The Resolution Foundation estimates that an additional 640,000 18–24-year-olds could find themselves unemployed over the coming year, with evidence from previous recessions indicating the most severe effects on unemployment are among young people recently leaving education and those with fewer qualifications. This could impact these young people for many years to come, through long-term scarring of their employment and pay prospects and this, in turn, is also likely to widen health inequalities. 

The unequal economic impact of COVID-19

The economic impact of lockdown was immediate. Government figures published in mid-May show that on 9 April 2020 – just a couple of weeks into lockdown – there were 4.2 million people on Universal Credit. This represented an increase of 1.2 million people (40%) in one month. Most claimants during the pandemic are ‘searching for work’ (those not working or on very low earnings who are required to be taking action to secure work as a condition of receiving benefits). This increased by two-thirds from 1.1 million to 1.8 million people between 13 March and 9 April.

Those being hit hardest by the economic impacts of COVID-19 tend to be those who were already economically vulnerable. The Resolution Foundation found a clear gradient in loss of jobs and of hours, as well as furloughing, across the earnings distribution, with 30% of the lowest earning fifth of employees having been furloughed or lost jobs, compared to 8% of the highest earning fifth. The Understanding Society survey of UK households has also found that the lowest earners have been worst hit by loss of earnings, with the most severe losses for single parents. In the highest income bracket, average earnings have fallen by £46 a week from an average of £832, while in the lowest bracket they have fallen by £43 a week from £297. On average, single parents’ earnings have fallen by more than double the amount in households that have children and more than one adult.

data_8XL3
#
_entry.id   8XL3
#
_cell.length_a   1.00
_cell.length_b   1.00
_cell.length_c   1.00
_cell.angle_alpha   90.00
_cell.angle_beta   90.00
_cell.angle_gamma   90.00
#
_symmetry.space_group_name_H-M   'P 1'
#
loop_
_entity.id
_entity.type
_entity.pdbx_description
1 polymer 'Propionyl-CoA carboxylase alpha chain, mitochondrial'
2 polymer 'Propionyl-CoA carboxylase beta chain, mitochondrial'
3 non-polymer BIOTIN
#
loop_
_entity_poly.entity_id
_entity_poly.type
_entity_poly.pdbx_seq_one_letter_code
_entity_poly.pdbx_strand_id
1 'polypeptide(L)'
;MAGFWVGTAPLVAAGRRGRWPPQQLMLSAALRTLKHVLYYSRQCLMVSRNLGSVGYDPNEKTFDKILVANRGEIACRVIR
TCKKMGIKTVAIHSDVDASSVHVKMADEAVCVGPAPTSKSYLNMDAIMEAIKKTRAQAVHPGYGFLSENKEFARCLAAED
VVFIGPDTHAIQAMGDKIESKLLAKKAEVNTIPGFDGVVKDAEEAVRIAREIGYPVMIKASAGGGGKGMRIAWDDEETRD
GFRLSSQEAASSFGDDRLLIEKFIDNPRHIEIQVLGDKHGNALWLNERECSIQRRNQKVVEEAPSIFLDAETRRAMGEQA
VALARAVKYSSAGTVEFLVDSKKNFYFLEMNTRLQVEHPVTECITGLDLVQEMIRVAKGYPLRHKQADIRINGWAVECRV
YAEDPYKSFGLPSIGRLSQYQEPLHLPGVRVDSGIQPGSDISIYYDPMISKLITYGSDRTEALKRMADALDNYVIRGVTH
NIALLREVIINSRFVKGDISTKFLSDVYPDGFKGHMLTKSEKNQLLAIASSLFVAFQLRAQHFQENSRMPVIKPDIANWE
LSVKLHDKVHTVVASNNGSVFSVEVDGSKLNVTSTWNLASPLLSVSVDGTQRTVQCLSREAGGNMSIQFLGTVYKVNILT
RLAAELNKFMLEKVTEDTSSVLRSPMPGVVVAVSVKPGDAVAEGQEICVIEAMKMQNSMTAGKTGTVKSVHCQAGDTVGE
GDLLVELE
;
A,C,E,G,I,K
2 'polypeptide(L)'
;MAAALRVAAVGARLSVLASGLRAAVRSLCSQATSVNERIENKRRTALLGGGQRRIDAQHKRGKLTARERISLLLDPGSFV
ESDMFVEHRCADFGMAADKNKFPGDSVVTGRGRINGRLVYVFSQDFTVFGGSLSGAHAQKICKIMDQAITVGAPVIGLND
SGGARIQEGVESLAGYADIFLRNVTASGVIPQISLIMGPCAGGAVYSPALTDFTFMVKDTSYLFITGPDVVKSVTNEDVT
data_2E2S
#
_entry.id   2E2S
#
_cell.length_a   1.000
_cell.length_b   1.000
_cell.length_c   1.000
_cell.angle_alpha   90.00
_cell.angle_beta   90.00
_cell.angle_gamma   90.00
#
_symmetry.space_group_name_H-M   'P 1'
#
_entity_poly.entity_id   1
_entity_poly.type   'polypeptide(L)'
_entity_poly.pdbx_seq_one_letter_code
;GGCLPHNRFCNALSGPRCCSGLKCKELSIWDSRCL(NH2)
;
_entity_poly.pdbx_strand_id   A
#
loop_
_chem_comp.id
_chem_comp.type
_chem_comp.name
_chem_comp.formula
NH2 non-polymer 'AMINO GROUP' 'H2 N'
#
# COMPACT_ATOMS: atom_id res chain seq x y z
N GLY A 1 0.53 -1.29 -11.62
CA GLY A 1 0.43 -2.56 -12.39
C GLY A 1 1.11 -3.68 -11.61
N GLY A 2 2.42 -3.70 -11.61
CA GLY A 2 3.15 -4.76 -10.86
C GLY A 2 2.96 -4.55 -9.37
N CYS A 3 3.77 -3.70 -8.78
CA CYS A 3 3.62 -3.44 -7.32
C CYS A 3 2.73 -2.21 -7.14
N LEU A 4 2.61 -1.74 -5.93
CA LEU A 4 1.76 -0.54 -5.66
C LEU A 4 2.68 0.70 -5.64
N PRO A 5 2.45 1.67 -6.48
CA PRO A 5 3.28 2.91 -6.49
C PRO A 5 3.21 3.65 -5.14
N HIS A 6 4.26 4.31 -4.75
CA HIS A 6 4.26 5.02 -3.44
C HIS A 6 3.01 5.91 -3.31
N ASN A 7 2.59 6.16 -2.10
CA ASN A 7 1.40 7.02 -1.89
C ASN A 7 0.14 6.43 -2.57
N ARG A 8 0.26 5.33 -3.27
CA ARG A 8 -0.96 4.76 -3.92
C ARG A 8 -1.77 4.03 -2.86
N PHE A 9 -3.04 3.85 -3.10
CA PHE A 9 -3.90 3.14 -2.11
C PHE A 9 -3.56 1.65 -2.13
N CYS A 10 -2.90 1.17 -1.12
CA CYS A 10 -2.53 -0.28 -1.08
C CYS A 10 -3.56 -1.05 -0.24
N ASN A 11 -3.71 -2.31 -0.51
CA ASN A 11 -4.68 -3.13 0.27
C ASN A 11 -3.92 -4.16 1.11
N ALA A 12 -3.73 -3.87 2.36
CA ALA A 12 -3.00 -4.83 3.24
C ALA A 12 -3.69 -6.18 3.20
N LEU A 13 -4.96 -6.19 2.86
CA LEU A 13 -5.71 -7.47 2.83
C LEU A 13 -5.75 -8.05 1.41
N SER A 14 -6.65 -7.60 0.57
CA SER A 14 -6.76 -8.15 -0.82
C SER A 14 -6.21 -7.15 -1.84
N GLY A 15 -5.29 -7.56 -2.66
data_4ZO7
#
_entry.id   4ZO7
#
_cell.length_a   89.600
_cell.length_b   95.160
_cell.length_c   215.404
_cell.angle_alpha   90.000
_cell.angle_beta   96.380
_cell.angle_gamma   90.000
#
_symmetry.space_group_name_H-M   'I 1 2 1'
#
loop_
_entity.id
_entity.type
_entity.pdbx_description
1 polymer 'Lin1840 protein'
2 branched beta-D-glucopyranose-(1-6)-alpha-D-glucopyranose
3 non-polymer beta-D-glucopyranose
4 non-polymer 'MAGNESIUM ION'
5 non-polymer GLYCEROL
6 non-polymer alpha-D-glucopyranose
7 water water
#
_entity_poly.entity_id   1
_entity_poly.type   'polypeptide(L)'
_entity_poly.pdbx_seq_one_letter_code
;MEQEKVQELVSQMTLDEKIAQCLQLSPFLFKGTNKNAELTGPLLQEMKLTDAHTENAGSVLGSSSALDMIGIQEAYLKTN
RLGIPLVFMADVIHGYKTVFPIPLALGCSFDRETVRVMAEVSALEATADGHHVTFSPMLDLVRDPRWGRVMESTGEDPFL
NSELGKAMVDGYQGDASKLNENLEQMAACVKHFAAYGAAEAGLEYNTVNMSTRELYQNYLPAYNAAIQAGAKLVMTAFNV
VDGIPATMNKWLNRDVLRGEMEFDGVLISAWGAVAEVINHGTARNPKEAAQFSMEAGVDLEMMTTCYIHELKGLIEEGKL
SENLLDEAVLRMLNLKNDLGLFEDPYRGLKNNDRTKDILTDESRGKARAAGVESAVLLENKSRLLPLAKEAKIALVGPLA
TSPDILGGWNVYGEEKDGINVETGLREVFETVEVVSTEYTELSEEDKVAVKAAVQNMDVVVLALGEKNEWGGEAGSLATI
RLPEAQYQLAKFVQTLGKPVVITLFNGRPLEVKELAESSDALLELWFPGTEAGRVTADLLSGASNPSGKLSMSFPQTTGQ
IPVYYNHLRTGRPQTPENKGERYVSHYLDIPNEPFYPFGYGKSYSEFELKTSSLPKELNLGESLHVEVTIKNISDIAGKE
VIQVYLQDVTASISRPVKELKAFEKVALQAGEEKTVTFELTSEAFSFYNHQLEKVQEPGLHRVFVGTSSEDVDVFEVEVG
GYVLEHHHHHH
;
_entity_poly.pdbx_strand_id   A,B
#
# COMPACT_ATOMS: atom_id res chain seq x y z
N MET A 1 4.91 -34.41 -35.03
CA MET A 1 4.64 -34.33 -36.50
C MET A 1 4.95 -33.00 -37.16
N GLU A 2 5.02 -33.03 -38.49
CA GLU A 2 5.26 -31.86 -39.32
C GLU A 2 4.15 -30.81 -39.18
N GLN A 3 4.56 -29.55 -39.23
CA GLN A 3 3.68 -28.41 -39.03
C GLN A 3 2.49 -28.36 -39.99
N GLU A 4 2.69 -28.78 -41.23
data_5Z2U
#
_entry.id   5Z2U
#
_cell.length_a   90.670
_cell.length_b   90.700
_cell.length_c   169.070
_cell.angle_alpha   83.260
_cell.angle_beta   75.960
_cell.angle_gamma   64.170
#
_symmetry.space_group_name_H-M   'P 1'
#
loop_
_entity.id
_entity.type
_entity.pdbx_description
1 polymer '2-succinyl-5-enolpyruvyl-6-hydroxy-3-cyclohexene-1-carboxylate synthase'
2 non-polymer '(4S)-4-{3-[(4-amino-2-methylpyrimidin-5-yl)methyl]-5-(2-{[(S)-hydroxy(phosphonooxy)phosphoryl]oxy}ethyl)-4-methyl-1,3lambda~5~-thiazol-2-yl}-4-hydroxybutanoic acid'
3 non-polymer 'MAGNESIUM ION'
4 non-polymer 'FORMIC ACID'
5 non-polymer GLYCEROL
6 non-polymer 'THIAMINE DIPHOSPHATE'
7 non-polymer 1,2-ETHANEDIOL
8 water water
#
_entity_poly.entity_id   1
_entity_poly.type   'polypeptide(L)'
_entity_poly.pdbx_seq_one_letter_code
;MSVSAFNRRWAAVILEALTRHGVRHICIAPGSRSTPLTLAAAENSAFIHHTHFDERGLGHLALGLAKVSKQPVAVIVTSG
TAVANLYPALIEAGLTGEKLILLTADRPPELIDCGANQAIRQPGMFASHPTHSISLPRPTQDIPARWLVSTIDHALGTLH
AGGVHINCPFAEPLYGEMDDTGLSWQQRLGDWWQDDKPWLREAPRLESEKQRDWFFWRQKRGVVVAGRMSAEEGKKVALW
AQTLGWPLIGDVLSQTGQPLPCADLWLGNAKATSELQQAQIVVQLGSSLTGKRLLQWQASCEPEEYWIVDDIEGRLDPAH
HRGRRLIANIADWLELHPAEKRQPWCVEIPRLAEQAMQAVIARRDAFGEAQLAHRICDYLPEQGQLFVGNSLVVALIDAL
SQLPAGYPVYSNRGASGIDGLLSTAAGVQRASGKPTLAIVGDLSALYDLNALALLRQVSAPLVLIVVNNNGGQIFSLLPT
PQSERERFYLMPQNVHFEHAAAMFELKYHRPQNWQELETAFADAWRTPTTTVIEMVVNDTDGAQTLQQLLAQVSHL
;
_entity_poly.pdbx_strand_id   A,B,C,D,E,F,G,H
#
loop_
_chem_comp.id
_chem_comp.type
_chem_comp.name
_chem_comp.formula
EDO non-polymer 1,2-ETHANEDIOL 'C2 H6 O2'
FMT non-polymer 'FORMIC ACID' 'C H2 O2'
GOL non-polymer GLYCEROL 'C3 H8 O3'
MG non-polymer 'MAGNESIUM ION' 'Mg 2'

There is also evidence that the economic shock of COVID-19 has had an almost immediate effect on people’s mental health. Both the Mental Health Foundation and ONS have reported far higher levels of anxiety and feelings of not coping well with stress among those financially impacted by the pandemic. One fifth of people surveyed by the Mental Health Foundation, who identified as unemployed, reported suicidal thoughts in the previous fortnight. This compared with 9% of those in employment. Given the socioeconomic gradient in loss of income and jobs, this mental health burden and the long-term health impacts of job losses will also be unequally distributed across society.

The closure of schools and childcare facilities has posed a significant challenge to parents and affected their ability to continue working. There is evidence that this impact may affect women more than men. The Institute of Fiscal Studies looked at how families have balanced work and family life during lockdown, finding mothers have taken on more childcare, home education and housework than fathers since schools closed. Mothers are also more likely to have lost work or been furloughed, which could widen gender disparities in pay and work over the longer term.

More on this topic:


There is a real danger that COVID-19 will increase inequalities. The government response to this crisis must be designed to mitigate this by taking account of the ways in which some people bear the brunt of multiple impacts. Those hardest hit by the pandemic tend to be those already most disadvantaged. In the recovery phase, policy must also take a long-term view and consider the potentially life-long impacts of the pandemic on children and young adults.